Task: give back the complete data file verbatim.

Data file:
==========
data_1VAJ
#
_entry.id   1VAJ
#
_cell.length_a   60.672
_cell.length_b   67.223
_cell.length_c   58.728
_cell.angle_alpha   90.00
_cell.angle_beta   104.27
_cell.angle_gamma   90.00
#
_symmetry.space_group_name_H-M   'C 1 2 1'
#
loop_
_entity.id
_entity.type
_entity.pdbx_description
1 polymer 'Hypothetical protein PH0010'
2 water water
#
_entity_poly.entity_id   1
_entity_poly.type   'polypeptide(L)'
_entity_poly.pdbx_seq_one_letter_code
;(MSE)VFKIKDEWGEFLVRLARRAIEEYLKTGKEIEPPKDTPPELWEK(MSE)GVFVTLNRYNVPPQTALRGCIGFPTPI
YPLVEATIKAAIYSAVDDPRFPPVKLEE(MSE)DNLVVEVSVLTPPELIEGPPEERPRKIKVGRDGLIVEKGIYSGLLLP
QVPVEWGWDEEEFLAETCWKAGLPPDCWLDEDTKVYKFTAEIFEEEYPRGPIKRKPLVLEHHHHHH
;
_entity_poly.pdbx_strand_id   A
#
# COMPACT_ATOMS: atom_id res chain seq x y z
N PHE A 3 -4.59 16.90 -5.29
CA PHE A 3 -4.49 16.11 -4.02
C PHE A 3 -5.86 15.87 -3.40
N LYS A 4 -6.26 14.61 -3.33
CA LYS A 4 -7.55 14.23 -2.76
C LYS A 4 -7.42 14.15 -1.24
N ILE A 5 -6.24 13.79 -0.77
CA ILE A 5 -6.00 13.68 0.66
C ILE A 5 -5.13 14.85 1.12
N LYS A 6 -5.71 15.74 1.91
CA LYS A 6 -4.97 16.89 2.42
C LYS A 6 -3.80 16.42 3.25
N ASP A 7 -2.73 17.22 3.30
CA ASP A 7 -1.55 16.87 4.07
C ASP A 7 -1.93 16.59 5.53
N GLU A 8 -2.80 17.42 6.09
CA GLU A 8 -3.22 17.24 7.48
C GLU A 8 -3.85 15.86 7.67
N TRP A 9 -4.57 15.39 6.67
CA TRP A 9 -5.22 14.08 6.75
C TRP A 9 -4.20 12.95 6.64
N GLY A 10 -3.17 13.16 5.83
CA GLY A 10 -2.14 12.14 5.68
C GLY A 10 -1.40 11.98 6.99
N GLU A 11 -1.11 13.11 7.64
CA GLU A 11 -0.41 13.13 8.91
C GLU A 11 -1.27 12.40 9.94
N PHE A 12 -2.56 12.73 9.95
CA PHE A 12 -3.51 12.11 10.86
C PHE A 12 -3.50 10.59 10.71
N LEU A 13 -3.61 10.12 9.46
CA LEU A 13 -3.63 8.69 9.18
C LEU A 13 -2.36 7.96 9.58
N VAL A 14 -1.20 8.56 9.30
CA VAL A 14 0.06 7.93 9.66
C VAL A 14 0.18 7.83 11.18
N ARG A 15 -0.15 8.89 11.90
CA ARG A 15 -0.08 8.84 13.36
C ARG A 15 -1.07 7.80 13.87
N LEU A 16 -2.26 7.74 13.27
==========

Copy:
data_1VAJ
#
_entry.id   1VAJ
#
_cell.length_a   60.672
_cell.length_b   67.223
_cell.length_c   58.728
_cell.angle_alpha   90.00
_cell.angle_beta   104.27
_cell.angle_gamma   90.00
#
_symmetry.space_group_name_H-M   'C 1 2 1'
#
loop_
_entity.id
_entity.type
_entity.pdbx_description
1 polymer 'Hypothetical protein PH0010'
2 water water
#
_entity_poly.entity_id   1
_entity_poly.type   'polypeptide(L)'
_entity_poly.pdbx_seq_one_letter_code
;(MSE)VFKIKDEWGEFLVRLARRAIEEYLKTGKEIEPPKDTPPELWEK(MSE)GVFVTLNRYNVPPQTALRGCIGFPTPI
YPLVEATIKAAIYSAVDDPRFPPVKLEE(MSE)DNLVVEVSVLTPPELIEGPPEERPRKIKVGRDGLIVEKGIYSGLLLP
QVPVEWGWDEEEFLAETCWKAGLPPDCWLDEDTKVYKFTAEIFEEEYPRGPIKRKPLVLEHHHHHH
;
_entity_poly.pdbx_strand_id   A
#
# COMPACT_ATOMS: atom_id res chain seq x y z
N PHE A 3 -4.59 16.90 -5.29
CA PHE A 3 -4.49 16.11 -4.02
C PHE A 3 -5.86 15.87 -3.40
N LYS A 4 -6.26 14.61 -3.33
CA LYS A 4 -7.55 14.23 -2.76
C LYS A 4 -7.42 14.15 -1.24
N ILE A 5 -6.24 13.79 -0.77
CA ILE A 5 -6.00 13.68 0.66
C ILE A 5 -5.13 14.85 1.12
N LYS A 6 -5.71 15.74 1.91
CA LYS A 6 -4.97 16.89 2.42
C LYS A 6 -3.80 16.42 3.25
N ASP A 7 -2.73 17.22 3.30
CA ASP A 7 -1.55 16.87 4.07
C ASP A 7 -1.93 16.59 5.53
N GLU A 8 -2.80 17.42 6.09
CA GLU A 8 -3.22 17.24 7.48
C GLU A 8 -3.85 15.86 7.67
N TRP A 9 -4.57 15.39 6.67
CA TRP A 9 -5.22 14.08 6.75
C TRP A 9 -4.20 12.95 6.64
N GLY A 10 -3.17 13.16 5.83
CA GLY A 10 -2.14 12.14 5.68
C GLY A 10 -1.40 11.98 6.99
N GLU A 11 -1.11 13.11 7.64
CA GLU A 11 -0.41 13.13 8.91
C GLU A 11 -1.27 12.40 9.94
N PHE A 12 -2.56 12.73 9.95
CA PHE A 12 -3.51 12.11 10.86
C PHE A 12 -3.50 10.59 10.71
N LEU A 13 -3.61 10.12 9.46
CA LEU A 13 -3.63 8.69 9.18
C LEU A 13 -2.36 7.96 9.58
N VAL A 14 -1.20 8.56 9.30
CA VAL A 14 0.06 7.93 9.66
C VAL A 14 0.18 7.83 11.18
N ARG A 15 -0.15 8.89 11.90
CA ARG A 15 -0.08 8.84 13.36
C ARG A 15 -1.07 7.80 13.87
N LEU A 16 -2.26 7.74 13.27